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Category Archives: Excel
I know. And have you seen how funny the word possibilities actually looks? Read it four times. Does it still look correct?
As for this posts content. I have found a video on youtube where two points on radar charts are explained that come in handy for neat high level presentations. When working with radar charts you might want to get rid of the central zero and the central gridlines. The video shows the solution for the first challenge and a workaround for the second. Check it out here. Continue reading
Coming in with a lot of (continuous numerical) data, I struggled to find a neat chart type to display it. I went for a contour plot but it needs the data sorted in rows and columns while my data consisted of 5000 rows and two columns. Manual ordering would have been possible but to work intensive (5000 rows!). And since
COUNTIF does not come with the ability two compare two criteria (or I just did not find it) I figured out a pretty good workaround. By the way, this works in Excel2007 but should work in 2003 and 2010 too.
The task was to use text files that are created by an external program on a daily basis to create a workbook that contains those files’ data in monthly spreadsheets. The good thing is, the text files were named ‘DATAYYMMDD’, so there is a keyword (“DATA”) and the actual date in year, month and day form.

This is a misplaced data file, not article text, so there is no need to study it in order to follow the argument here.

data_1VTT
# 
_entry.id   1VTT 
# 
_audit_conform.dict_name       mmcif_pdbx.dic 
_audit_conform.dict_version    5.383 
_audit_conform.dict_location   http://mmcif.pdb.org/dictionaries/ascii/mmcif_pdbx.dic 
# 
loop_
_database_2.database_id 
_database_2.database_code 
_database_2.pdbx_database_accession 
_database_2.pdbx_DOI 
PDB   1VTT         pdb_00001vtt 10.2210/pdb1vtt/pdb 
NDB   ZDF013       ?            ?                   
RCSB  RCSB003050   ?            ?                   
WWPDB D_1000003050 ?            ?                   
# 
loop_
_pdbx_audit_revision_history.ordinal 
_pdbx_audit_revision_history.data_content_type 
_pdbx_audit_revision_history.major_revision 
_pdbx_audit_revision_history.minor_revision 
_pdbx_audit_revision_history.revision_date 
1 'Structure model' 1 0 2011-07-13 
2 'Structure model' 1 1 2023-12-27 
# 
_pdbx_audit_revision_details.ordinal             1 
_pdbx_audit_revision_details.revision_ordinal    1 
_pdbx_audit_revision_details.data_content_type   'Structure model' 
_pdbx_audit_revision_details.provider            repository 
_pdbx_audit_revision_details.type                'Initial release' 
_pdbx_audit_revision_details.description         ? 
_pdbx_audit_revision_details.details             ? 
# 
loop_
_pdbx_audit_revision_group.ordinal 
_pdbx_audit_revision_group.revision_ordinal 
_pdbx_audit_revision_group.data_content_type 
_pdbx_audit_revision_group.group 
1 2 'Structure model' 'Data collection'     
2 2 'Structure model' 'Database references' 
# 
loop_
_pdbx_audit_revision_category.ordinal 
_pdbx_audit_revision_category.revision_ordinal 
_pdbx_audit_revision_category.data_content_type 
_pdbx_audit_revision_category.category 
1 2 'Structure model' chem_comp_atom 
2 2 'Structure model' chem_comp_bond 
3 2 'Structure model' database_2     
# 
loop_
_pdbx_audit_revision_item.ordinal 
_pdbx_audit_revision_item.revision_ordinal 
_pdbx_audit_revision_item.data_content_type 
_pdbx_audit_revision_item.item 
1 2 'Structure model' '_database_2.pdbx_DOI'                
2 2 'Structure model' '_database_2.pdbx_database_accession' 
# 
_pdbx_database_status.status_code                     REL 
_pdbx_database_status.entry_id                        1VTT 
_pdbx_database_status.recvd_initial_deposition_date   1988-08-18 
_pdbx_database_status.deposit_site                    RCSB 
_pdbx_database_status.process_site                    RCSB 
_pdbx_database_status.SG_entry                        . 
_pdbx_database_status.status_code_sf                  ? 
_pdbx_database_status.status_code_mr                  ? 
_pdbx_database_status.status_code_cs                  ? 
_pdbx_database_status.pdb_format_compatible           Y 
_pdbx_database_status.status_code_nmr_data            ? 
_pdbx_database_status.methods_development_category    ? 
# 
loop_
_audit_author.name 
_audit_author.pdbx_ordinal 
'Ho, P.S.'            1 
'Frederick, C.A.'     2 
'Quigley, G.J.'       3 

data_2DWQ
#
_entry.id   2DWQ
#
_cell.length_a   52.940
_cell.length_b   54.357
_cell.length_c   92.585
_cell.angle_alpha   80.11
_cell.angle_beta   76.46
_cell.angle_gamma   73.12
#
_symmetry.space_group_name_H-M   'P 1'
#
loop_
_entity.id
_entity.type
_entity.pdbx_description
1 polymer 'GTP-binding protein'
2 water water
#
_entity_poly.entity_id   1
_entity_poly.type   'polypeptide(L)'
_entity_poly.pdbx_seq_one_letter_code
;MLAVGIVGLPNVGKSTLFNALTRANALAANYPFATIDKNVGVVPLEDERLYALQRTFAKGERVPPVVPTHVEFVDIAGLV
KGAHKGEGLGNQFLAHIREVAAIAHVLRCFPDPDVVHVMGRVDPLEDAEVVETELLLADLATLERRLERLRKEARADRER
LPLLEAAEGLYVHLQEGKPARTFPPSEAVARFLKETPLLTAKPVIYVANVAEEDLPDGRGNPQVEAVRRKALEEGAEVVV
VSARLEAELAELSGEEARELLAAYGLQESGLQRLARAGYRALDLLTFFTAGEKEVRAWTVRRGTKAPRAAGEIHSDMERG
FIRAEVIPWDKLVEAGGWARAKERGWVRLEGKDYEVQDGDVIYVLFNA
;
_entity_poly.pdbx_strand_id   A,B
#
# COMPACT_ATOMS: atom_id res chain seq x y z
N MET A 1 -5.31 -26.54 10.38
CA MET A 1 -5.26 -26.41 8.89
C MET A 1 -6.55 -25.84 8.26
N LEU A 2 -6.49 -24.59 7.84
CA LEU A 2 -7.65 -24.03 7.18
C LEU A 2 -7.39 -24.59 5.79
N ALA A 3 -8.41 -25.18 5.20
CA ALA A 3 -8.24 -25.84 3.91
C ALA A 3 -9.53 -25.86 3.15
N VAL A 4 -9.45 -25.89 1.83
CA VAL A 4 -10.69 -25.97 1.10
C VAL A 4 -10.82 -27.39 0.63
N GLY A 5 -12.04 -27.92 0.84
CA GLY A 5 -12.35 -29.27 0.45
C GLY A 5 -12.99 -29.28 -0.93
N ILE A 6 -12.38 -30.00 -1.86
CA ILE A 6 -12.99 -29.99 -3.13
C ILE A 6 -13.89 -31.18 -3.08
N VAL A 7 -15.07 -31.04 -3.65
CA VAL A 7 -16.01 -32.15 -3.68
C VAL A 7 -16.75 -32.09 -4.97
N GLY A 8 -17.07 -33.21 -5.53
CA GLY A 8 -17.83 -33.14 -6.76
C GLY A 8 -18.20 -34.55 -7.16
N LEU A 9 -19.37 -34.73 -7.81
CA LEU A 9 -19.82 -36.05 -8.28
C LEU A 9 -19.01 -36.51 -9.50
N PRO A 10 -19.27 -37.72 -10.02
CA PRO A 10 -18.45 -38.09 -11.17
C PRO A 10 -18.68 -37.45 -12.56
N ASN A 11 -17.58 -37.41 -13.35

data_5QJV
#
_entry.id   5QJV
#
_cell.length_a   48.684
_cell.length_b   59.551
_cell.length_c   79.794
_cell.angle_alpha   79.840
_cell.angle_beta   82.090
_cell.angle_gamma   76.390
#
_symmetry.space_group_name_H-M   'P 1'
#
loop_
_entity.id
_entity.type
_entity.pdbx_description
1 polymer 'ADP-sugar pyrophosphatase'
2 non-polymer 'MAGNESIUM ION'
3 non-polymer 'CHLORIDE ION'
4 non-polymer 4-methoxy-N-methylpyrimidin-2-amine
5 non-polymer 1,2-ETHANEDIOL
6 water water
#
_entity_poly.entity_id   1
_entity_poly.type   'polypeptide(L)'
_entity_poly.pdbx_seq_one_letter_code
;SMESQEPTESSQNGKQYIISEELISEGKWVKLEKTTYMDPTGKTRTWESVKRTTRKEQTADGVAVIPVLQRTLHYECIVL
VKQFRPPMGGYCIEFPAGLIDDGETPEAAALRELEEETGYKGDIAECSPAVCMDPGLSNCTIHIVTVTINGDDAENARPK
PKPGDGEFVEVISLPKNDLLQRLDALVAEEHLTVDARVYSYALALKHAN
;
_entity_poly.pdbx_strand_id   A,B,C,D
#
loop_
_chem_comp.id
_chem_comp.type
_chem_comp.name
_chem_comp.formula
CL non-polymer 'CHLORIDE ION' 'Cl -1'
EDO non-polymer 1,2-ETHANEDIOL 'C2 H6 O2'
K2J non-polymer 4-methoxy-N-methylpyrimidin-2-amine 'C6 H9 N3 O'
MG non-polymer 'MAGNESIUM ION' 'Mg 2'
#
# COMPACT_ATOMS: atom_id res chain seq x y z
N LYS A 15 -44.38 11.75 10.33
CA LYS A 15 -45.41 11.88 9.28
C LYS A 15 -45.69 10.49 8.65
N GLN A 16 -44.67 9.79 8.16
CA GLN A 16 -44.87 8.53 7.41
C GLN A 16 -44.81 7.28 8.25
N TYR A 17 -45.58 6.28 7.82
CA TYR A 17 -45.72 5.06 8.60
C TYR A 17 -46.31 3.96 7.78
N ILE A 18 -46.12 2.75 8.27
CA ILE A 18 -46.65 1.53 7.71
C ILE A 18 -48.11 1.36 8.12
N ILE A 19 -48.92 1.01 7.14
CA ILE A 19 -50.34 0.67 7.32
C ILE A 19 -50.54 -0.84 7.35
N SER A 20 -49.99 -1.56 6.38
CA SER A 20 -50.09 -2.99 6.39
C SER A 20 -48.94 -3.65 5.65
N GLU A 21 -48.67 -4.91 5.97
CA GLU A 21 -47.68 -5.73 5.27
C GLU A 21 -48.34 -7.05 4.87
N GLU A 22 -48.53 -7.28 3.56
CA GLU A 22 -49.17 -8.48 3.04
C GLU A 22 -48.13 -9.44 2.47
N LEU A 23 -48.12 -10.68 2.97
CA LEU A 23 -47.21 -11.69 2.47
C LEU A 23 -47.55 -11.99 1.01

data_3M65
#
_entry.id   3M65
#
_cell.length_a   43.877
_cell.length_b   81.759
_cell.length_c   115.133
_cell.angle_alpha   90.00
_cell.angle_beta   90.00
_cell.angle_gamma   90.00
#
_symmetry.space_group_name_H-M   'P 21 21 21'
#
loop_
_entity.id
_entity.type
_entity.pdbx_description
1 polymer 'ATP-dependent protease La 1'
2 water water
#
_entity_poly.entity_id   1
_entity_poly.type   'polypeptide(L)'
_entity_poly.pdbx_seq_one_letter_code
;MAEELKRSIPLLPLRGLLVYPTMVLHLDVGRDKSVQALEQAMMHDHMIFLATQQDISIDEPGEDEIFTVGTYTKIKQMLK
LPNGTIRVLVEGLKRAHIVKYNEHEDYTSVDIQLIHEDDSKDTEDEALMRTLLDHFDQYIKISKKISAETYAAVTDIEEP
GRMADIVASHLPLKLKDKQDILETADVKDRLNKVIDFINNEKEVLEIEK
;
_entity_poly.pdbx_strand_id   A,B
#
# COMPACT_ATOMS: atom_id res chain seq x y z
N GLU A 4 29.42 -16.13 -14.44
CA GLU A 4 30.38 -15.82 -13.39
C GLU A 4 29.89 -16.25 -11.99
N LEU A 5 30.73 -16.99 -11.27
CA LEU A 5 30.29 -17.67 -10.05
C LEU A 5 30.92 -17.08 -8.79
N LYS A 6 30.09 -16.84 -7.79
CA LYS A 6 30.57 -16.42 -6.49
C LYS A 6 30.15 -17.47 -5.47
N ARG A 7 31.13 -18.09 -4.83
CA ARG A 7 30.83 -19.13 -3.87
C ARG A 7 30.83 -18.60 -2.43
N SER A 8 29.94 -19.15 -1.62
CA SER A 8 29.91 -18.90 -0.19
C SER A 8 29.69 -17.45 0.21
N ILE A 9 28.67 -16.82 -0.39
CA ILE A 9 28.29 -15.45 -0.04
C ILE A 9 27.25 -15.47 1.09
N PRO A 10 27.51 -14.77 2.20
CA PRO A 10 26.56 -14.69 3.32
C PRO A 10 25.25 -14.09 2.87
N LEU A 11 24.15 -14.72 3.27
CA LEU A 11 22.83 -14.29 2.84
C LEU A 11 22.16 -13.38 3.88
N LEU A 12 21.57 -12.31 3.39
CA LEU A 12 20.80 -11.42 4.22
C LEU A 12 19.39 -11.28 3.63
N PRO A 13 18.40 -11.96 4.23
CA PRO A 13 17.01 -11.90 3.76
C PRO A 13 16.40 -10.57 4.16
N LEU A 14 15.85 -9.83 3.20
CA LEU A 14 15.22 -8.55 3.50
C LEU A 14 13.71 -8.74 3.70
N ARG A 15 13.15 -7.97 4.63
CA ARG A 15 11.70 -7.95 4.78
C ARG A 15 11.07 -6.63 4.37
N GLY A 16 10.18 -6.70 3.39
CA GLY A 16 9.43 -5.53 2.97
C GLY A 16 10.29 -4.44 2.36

Let’s assume, you got 12 worksheets named with year and month. Each sheet contains several values for every day. To put them all together I recommend a combination of the Excel functions CONCATENATE and INDIRECT (the real dynamic duo if there wasn’t one before).
Setting up a workbook
Open Excel and create a blank workbook. The default settings will create three Worksheets, that’s enough. My personal settings only create one sheet, the others are inserted by ‘Insert->Worksheet’. For the beginning we need two sheets. These are renamed (rightclick on tab->Rename) to ‘budget’ and (for actual reasons) ‘2009’. Then go to ‘File->Save as…’ and save it.
Within MS Excel one can adjust the height of a row by dragging the boundary below the row heading until the row is the wanted height or double-click the boundary to get an automatically adjusted height that fits the content.
This is true for single column, non-merged cells, whereas the first method also applies to merged cells. But imagine a 300 row sheet. I would not want to drag every row to a certain height after changing the font size. One could say: “Alright, I’ll just select the whole sheet by clicking the field left to A and above 1, drag one row to a height that fits the maximum height.” Lots of empty spaces. Does not look good.
Anyway, in writing the document just add a simple step.